Every Time I Die - Radical (Cover Artwork)

Every Time I Die

Radical (2021)


I know for a fact at this point that I’m not the only person (far from it, in fact) who is of the belief that a new ETID record could well be the thing we’ve all been waiting for. Low Teens landed 5 years ago now and it is also demonstrably true that the last 5 years have, for the most part, been a shitshow of almost unimaginable proportions. I’m not saying that the relative fortunes of the entire planet revolve around the music of ETID, but if, in a Bill and Ted fashion, the future of the galaxy was to lie in the hands of any band on the planet, I’d want ETID to be in that conversation. Bombastic, yet capable of great subtlety, able to churn out pit-baiting bangers that also carry complex and nuanced messages; but most importantly (in this context, at least) ETID are surely as consistent a band as the alternative music world has at this point. So. Five years down the line from the critically acclaimed Low Teens, are ETID here to save the world?

I don’t think they want to, to be frank. And that might be the most thrilling thing about Radical. I for one had some reservations when I heard this would be a double album. The heavy music world is not replete with double albums that have justified themselves, never mind gone on to be classics. And sixteen tracks of almost anything can be trying, so let’s consider the realities of this record for a minute. Every Time I Die are a hardcore band. Maybe not a basketball shorts and two-stepping, wilfully ignorant hardcore band, not even an NYHC band despite being from Buffalo, but they are a hardcore band. They don’t fuck about. The tone might be wirier, the structure might be less conventional, the lyricism more infused with analogy, simile and metaphor, but their music is no less capable of ripping your face off than anyone else in the scene you could care to mention. In this, they are arguably alone.

The reason I labour this point is because a hardcore double album seems like madness on the face of it. But this record seems to make sense of the concept. It’s not wildly diverse, but meanders powerfully whilst channelling everything that made ETID so potent in the first place. The record does visit different and disparate places, sonically speaking, and as much as the band are responsible for some of the most impressively expansive hardcore‘n’roll canvases I’ve heard in forever, it’s Keith Buckley that makes every minute of this double record feel essential. Buckley is a man with a gift. A gift for unexpected, effective and affecting vocals. Complex metre, cadence and vocabulary all seem to come to him entirely naturally. They seem to submit to his will in the most organic and enthralling way. Such is the visceral delivery of his message, it sometimes seems hard to believe that they’re not being vomited forth by some poor unfortunate who has been afflicted by the unlikely combination of demonic possession whilst still retaining the host’s qualities; assuming the host was the result of a gene-splicing experiment involving Scott Weiland, Oscar Wilde, Ronnie Van Zant, Jack White and Liam Cormier.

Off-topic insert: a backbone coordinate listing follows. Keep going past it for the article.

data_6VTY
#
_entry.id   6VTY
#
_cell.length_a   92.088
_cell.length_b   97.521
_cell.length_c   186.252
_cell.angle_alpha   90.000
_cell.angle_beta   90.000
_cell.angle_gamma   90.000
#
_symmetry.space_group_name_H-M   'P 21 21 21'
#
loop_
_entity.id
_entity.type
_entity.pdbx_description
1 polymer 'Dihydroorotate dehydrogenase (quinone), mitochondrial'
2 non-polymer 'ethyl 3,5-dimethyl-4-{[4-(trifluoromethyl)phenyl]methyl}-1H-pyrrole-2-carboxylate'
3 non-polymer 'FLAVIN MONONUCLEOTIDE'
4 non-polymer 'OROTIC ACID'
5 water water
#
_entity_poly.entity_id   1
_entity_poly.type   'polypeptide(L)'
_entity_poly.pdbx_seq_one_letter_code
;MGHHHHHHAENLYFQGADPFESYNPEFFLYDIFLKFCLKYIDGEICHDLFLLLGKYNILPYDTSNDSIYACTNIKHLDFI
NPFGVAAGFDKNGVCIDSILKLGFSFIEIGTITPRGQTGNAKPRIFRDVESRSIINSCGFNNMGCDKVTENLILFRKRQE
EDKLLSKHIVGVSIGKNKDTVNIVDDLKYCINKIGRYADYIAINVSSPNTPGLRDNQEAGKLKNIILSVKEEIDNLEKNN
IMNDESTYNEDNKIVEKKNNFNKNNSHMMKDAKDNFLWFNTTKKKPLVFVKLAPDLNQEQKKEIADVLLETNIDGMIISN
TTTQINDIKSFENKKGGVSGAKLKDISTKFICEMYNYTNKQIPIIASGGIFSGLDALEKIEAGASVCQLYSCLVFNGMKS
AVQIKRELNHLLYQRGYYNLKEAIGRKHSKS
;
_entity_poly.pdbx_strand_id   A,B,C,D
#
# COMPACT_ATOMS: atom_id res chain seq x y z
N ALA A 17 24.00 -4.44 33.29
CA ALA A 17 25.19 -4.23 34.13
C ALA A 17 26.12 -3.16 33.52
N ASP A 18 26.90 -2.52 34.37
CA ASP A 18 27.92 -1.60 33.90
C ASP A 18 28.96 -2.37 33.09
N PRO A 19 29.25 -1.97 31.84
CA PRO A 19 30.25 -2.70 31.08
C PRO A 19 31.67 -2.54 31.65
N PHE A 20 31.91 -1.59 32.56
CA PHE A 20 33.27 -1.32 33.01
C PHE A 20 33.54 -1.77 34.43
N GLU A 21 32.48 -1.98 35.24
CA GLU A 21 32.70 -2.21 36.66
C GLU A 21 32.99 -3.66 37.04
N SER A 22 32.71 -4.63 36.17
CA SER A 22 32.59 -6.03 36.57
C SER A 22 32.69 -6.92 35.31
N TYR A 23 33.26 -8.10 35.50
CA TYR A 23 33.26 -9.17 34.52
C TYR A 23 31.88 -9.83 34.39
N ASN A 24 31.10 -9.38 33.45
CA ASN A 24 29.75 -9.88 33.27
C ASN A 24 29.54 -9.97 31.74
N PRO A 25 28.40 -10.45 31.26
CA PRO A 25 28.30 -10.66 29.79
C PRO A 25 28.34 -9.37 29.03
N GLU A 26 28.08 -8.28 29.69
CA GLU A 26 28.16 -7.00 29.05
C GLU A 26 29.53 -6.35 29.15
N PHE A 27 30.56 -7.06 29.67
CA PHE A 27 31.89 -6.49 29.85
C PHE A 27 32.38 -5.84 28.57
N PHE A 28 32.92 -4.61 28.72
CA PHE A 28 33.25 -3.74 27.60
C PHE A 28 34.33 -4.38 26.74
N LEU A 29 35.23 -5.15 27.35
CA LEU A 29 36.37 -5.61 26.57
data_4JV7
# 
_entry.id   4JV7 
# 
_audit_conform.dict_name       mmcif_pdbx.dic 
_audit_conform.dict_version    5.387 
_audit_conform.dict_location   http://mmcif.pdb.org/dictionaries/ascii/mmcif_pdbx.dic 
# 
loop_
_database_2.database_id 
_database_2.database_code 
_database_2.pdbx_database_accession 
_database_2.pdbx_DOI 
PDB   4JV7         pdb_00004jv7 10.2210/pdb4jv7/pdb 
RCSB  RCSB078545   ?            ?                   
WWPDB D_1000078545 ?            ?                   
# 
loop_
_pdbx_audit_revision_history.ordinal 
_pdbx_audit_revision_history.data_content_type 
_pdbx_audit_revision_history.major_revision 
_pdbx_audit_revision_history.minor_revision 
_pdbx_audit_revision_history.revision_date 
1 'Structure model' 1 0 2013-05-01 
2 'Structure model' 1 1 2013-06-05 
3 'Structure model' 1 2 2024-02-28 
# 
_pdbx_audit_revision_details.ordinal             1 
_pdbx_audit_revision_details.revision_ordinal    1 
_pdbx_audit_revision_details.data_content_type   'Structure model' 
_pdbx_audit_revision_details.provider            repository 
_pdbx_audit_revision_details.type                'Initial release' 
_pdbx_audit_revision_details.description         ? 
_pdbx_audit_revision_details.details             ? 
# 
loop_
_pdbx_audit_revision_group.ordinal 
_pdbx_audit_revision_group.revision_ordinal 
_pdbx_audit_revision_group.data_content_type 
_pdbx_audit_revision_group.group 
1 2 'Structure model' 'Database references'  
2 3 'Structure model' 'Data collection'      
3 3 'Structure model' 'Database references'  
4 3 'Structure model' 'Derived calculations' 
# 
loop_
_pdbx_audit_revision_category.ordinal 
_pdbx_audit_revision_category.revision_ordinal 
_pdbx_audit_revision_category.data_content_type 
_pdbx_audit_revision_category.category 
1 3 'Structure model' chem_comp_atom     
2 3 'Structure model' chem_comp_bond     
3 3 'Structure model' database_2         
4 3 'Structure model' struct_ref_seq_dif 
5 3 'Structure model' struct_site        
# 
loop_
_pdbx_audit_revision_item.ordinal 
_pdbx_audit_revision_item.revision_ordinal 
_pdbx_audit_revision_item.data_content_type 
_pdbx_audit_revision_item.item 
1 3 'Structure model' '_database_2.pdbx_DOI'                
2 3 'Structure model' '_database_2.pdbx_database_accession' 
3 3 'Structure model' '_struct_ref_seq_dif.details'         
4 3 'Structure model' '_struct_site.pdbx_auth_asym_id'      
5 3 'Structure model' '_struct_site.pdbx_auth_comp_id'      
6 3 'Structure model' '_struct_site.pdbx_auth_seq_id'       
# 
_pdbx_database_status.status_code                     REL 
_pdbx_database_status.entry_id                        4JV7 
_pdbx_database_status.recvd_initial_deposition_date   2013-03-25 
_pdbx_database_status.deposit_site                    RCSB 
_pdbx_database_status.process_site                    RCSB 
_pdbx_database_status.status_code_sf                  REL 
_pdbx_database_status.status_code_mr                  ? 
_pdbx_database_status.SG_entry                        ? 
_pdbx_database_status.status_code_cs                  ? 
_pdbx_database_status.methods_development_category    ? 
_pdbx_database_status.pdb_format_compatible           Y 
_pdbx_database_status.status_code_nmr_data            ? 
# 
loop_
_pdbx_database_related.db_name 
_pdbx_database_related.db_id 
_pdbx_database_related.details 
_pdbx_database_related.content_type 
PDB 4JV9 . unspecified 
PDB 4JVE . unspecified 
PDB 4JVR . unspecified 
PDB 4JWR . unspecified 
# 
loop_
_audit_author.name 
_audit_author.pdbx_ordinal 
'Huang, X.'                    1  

I can’t pretend it’s where my enjoyment of this record lives most frequently, but it is arguably when the band step furthest beyond the realms of their perceived comfort zone when they’re the most impressive. Closer “We Go Together” incorporates synths, rapid-fire, furious vocals, anthemic melodies, a riff that most bands would drop in track 2 or 3 as opposed to 16, and a general disregard for what people think they are or should be as a band, which doesn’t show ambition so much as confidence in their ability to do whatever they turn their hand to, to an exceptional standard. I don’t think I know anyone who has properly listened to ETID who doesn’t love them and this record certainly won’t alienate those of us who are already in this boat, but whether a 16-track double album of hardcore songs dealing in sometimes opaque and sardonic ways with the ills of the world whilst also trying to offer the vestiges of hope by way of savage, enlivening catharsis? Who knows.

I don’t know what to tell you. It’s so good. It’s as good as I’d hoped it would be, yet I’m not even vaguely surprised. Keith losing his shit in “All This And War”, the gentle strokes before the unforgiving slaps of “Thing With Feathers” (complete with Andy Hull of Manchester Orchestra guest spot) and the (at this point) well-documented pure adrenaline of “Planet Shit” or “Colossal Wreck”. The record is simply overflowing with songs, moments, lyrics, riffs that are absurdly memorable. I bought my ticket for the upcoming tour well before I heard this record (of course I did) but at this point, I can scarcely imagine the sort of night that this record could produce. They’re not Bill and Ted. Because Bill and ted couldn’t play. And when they could they played KISS. If a band is capable of saving people’s lives, one show at a time, then I’m pretty confident ETID are the ones.